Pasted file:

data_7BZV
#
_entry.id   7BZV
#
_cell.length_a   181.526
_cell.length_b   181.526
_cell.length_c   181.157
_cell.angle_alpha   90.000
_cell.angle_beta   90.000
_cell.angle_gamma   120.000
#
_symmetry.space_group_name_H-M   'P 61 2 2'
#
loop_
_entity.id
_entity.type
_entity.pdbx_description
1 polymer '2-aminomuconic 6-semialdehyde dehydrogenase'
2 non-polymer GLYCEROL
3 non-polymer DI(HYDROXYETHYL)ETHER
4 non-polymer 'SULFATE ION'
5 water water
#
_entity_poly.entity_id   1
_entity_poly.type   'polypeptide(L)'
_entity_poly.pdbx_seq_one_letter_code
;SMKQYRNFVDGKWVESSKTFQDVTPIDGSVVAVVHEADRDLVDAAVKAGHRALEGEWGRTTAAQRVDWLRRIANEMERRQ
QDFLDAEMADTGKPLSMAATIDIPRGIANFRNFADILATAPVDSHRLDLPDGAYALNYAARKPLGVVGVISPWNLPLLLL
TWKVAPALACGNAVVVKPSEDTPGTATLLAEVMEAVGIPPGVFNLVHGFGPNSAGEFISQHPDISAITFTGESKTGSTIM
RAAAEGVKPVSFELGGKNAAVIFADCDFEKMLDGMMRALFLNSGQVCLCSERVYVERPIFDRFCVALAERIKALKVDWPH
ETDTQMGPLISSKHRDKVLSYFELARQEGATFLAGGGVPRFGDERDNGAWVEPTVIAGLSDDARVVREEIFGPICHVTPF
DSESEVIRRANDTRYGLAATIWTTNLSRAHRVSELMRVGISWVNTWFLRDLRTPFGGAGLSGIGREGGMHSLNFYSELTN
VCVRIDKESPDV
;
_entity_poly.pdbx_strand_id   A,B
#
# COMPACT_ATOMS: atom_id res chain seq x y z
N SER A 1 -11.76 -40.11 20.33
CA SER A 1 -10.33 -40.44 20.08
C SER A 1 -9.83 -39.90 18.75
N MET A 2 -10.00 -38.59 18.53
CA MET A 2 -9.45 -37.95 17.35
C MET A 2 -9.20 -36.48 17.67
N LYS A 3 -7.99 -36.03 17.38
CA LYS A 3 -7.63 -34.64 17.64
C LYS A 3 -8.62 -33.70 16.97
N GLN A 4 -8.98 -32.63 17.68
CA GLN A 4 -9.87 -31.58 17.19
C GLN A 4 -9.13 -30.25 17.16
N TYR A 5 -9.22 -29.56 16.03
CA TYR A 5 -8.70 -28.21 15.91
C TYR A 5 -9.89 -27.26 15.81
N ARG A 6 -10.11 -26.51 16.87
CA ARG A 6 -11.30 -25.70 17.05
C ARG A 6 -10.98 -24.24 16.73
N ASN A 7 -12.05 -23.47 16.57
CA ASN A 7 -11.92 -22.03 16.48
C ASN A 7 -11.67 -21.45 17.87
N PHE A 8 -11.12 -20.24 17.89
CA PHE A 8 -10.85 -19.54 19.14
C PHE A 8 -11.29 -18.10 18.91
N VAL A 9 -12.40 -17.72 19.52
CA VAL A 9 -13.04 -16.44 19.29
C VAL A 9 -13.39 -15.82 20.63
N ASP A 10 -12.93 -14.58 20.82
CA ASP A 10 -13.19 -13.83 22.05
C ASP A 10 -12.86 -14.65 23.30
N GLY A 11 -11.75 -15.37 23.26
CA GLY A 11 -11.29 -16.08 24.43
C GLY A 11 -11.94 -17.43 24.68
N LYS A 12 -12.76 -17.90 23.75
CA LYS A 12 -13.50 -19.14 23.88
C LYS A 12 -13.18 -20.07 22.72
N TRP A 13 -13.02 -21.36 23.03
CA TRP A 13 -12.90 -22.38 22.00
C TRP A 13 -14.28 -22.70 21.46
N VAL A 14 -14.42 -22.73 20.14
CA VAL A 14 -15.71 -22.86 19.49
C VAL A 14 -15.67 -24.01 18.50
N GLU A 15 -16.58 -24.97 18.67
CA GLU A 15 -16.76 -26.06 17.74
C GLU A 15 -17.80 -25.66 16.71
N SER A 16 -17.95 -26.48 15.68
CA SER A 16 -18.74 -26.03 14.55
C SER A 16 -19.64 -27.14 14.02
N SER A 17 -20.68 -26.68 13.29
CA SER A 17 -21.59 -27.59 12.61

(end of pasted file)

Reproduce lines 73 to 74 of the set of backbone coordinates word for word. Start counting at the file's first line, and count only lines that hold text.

C LYS A 12 -13.18 -20.07 22.72
N TRP A 13 -13.02 -21.36 23.03